A Lewis’s staff badge, as used by a staff member in Lewis’s Glasgow.

A Lewis’s staff badge, as used by a staff member in Lewis’s Glasgow.

A Selfridges (Oxford) Ltd staff badge.

A Selfridges (Oxford) Ltd staff badge.

Jubilee Celebrations, Lewis's, Manchester. 1977.

Jubilee Celebrations, Lewis’s, Manchester. 1977.

Lewis's Blackpool. Photograpgh taken in Spring 1966. This landmark department store was next to Blackpool tower. The Blackpool branch was built in 1964 and closed 1993. After closure, the frontage was removed, and most of the upper floors were demolished.

Lewis’s Blackpool. Photograpgh taken in Spring 1966. This landmark department store was next to Blackpool tower. The Blackpool branch was built in 1964 and closed 1993. After closure, the frontage was removed, and most of the upper floors were demolished.

Lewis's department store - Blackpool. Enjoy all your holiday shopping at Lewis's - next door to the Tower. Undated from an old theatre programme.

An old advert for Lewis’s department store – Blackpool. Enjoy all your holiday shopping at Lewis’s – next door to the Tower. Undated from an old theatre programme.

Lewis's at Blackpool. The Blackpool branch of the Liverpool-based department store Lewis's, opened in 1964, closing in 1993. This is the view of the roof from the tower on 4 June 1970.

Lewis’s at Blackpool. The Blackpool branch of the Liverpool-based department store Lewis’s, opened in 1964, closing in 1993. This is the view of the roof from the tower on 4 June 1970.

11th July 1947. View of South-East corner of Lewis's Department store on the corner of the Headrow and New Briggate, Leeds.

11th July 1947. View of South-East corner of Lewis’s Department store on the corner of the Headrow and New Briggate, Leeds. The Lewis’s / Owen Owen / Allders in Leeds closed in 2005.

Lewis’s should not be confused with John Lewis – they were completely separate companies. Out of interest, in the 1940s, the 16 remaining smaller provincial Selfridge stores were sold to the John Lewis Partnership (including A H Bull in Reading which was later merged with Heelas and now trades as John Lewis; Caleys in Windsor, which was closed in 2006; and Robert Sayle in Cambridge, which now trades as John Lewis), and in 1951 the original Oxford Street store was acquired by the Liverpool-based Lewis’s chain of department stores.  Lewis’s and Selfridges were then taken over in 1965 by the Sears Group. In 1966 the group launched Miss Selfridge Fashions, which would later become a store chain in its own right. Most Lewis’s stores had a Miss Selfridge concession.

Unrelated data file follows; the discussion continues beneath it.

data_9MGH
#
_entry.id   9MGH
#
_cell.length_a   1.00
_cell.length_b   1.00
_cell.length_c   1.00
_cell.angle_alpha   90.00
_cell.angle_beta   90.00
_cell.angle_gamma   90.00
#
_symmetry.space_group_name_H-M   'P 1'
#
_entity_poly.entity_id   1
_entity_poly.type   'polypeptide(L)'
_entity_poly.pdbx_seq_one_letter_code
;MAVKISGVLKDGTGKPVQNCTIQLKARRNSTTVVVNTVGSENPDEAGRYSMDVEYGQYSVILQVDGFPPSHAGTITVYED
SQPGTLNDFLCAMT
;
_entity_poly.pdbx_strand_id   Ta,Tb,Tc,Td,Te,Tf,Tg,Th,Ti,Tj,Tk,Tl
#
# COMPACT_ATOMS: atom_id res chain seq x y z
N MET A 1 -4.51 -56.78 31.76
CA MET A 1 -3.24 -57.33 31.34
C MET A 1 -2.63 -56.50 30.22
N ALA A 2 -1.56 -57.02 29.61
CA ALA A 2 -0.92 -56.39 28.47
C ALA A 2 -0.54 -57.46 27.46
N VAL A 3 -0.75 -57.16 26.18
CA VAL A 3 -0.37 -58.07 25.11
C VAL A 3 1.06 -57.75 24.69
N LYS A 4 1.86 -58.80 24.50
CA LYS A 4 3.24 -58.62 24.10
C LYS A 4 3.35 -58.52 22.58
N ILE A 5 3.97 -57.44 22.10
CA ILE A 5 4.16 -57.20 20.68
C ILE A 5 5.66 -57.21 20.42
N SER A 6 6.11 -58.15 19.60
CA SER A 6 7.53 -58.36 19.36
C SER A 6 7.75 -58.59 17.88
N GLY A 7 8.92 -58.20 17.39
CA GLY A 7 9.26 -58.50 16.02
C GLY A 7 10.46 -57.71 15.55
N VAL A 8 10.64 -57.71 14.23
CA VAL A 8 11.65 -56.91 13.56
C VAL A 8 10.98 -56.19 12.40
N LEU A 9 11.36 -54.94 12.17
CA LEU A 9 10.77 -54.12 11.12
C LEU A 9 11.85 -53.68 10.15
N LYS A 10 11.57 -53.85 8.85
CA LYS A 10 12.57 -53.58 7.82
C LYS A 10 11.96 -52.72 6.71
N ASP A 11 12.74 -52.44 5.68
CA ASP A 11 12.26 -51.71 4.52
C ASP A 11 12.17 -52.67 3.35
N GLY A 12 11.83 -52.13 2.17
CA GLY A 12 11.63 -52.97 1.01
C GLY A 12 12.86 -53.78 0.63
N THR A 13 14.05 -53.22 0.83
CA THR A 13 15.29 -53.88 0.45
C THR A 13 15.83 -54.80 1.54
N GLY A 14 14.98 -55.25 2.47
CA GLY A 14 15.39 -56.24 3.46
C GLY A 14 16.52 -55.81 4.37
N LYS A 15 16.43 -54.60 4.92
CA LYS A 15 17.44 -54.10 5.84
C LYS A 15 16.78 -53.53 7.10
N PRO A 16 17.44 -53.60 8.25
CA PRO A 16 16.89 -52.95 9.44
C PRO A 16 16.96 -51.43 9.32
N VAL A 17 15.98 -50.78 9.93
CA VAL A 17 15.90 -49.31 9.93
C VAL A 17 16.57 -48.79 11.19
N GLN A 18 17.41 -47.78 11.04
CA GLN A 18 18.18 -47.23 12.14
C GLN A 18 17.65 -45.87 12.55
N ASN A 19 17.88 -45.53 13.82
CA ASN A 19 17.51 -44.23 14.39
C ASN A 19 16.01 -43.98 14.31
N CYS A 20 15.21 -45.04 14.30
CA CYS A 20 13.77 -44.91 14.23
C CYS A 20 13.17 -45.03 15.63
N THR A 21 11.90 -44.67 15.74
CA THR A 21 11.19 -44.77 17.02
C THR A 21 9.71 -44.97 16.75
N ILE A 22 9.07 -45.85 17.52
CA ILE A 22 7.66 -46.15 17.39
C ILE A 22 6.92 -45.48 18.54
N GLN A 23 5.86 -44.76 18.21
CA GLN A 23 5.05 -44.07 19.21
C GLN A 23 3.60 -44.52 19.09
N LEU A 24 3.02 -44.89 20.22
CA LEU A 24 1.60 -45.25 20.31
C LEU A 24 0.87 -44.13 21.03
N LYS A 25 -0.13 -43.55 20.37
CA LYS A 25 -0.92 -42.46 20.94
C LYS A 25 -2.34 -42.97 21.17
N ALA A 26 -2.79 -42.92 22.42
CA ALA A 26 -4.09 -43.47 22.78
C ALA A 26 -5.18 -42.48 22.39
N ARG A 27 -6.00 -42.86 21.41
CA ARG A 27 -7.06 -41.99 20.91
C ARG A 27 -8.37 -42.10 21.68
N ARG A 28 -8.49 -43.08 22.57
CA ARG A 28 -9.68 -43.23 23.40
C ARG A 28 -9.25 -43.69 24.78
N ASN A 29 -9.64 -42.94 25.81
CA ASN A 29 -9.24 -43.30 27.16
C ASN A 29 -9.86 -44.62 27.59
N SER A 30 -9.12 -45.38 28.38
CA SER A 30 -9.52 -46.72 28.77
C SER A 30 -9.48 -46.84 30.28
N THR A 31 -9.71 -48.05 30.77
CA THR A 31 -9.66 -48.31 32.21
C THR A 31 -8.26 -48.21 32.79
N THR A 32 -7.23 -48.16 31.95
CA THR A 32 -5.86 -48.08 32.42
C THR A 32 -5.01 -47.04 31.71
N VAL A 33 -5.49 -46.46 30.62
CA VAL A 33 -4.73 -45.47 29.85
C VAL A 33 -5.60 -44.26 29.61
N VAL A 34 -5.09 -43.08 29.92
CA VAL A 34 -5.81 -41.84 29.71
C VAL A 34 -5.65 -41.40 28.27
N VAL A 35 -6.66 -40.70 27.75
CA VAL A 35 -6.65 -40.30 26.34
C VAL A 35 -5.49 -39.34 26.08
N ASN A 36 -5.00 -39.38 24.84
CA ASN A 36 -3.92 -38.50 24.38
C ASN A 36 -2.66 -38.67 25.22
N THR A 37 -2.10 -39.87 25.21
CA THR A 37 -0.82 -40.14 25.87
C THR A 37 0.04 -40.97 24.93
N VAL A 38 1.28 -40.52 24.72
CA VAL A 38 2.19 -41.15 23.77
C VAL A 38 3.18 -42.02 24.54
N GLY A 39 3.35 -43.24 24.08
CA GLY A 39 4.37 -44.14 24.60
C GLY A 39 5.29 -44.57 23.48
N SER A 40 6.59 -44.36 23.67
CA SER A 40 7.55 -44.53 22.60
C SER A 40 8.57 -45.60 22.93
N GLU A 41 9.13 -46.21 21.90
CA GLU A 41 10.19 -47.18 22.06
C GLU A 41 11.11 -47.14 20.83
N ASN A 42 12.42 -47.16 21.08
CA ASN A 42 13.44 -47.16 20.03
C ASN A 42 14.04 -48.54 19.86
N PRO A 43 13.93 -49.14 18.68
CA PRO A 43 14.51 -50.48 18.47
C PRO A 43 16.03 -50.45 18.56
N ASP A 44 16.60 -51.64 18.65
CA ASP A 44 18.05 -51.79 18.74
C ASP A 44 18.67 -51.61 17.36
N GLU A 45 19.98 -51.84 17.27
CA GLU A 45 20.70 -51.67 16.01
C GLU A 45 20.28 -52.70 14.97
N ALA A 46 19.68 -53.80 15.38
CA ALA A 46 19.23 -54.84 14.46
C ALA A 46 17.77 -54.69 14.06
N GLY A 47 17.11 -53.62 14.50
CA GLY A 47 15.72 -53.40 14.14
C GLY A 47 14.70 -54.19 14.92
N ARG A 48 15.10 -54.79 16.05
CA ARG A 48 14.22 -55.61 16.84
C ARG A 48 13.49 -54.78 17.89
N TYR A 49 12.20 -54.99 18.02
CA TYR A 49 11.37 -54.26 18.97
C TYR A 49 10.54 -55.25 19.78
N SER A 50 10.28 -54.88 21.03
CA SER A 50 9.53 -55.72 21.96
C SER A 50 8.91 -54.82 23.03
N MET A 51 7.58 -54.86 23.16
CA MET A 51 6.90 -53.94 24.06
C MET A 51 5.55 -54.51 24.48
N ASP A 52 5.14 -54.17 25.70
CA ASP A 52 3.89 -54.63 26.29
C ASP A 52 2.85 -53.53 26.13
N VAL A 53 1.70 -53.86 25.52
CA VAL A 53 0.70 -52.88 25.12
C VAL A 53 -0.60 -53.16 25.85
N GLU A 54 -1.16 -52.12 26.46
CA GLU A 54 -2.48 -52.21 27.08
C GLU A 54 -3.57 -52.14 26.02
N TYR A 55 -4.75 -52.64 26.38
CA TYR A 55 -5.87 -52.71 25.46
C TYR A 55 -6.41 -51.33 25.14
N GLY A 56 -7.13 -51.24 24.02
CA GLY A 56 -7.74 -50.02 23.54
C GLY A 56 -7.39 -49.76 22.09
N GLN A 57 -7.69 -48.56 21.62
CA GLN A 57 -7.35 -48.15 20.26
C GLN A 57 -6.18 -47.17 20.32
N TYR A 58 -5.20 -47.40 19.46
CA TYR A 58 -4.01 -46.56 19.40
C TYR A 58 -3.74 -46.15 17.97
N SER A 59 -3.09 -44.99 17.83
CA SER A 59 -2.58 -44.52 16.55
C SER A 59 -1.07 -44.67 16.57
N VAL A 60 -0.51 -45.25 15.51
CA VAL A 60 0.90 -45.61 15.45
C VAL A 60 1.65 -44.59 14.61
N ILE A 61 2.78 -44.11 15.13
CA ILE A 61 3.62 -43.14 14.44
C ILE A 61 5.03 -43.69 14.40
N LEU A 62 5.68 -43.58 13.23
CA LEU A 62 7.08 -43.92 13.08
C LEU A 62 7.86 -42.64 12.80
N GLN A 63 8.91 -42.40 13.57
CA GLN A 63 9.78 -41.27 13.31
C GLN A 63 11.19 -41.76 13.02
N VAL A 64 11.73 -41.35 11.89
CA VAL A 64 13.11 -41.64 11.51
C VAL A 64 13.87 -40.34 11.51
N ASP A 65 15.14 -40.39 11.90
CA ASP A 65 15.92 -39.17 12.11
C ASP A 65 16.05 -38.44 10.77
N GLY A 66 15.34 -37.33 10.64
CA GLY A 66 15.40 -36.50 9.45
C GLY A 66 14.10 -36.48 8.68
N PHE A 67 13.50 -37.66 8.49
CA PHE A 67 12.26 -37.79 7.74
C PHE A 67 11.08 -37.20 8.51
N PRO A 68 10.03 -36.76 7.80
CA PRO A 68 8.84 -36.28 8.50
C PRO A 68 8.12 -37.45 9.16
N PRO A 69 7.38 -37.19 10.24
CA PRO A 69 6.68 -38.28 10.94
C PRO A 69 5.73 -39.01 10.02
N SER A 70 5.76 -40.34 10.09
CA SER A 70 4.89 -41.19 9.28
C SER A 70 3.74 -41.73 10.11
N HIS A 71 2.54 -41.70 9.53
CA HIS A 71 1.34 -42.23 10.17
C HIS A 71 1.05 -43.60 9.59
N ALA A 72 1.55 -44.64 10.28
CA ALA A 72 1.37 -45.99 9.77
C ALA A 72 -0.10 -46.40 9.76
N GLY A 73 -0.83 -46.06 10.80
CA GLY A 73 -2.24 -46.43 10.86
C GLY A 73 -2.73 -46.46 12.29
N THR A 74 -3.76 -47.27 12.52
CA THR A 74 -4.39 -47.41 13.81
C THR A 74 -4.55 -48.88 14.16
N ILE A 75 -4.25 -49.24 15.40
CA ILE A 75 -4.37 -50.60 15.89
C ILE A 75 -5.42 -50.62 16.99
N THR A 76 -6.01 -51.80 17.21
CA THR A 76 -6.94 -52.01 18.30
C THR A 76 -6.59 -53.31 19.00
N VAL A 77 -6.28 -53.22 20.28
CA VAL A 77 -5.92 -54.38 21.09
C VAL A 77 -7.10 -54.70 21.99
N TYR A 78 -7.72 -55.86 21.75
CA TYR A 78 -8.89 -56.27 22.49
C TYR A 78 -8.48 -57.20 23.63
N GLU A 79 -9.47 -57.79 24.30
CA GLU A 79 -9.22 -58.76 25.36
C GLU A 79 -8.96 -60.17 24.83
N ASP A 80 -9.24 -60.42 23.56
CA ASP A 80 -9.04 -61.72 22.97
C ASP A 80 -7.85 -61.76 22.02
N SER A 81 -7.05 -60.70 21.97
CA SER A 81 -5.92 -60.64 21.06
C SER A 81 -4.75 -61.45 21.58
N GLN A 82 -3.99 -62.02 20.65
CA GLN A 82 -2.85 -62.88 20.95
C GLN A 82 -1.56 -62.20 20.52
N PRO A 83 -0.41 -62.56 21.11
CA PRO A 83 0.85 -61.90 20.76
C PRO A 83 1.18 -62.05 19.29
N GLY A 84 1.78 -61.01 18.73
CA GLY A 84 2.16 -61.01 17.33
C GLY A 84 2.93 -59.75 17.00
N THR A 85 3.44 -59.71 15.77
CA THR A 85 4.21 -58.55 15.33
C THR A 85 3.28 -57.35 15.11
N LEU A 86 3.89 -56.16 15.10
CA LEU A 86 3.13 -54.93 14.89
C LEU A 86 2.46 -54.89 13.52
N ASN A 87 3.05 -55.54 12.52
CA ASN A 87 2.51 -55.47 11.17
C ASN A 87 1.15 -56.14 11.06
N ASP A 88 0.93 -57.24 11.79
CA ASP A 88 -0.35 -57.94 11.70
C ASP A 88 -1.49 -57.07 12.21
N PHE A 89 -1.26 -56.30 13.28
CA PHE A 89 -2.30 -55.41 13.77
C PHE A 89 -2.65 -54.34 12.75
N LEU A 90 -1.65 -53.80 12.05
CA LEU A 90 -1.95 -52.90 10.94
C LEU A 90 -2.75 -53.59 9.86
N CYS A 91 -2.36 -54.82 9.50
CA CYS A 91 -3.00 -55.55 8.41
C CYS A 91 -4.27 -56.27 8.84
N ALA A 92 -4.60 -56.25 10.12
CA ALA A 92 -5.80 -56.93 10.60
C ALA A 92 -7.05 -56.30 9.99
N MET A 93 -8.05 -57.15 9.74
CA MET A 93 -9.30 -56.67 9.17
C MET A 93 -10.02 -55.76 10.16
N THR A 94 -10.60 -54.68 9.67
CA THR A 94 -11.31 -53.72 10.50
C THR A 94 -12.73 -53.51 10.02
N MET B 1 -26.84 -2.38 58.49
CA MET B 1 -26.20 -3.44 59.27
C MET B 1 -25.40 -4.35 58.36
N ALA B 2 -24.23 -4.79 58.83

The sign outside Selfridges, London, 14.9.11. Photograph by author.

The sign outside Selfridges, London, 14.9.11. Photograph by author.

London Oxford Street in 1987, with Selfridges on the right.

London Oxford Street in 1987, with Selfridges on the right. Note C&A to the right too (C&A closed all its UK stores in 2001 but remains in Europe).

Original cast of Are You Being Served.

The original cast of Are You Being Served. Captain Peacock, Mr. Lucas, Mr. Harmon, Mr. Rumbold, Miss Brahms, Mrs. Slocombe, Mr. Granger, Young Mr. Grace, and Mr. Humphries. c. 1972. The fictional department store in this BBC comedy, Grace Bros, was loosely based on Simpson of Piccadilly – the London store where comedy writer Jeremy Lloyd once worked and which closed in 1999. It was not set in Selfridges but I am reminded of Selfridges when I watch this brilliant comedy.

A response from John Lewis is a very heartening read! – A Truly British Family – Consumer champions of manufacturing & farming

A response from John Lewis is a very heartening read! – A Truly British Family – Consumer champions of manufacturing & farming.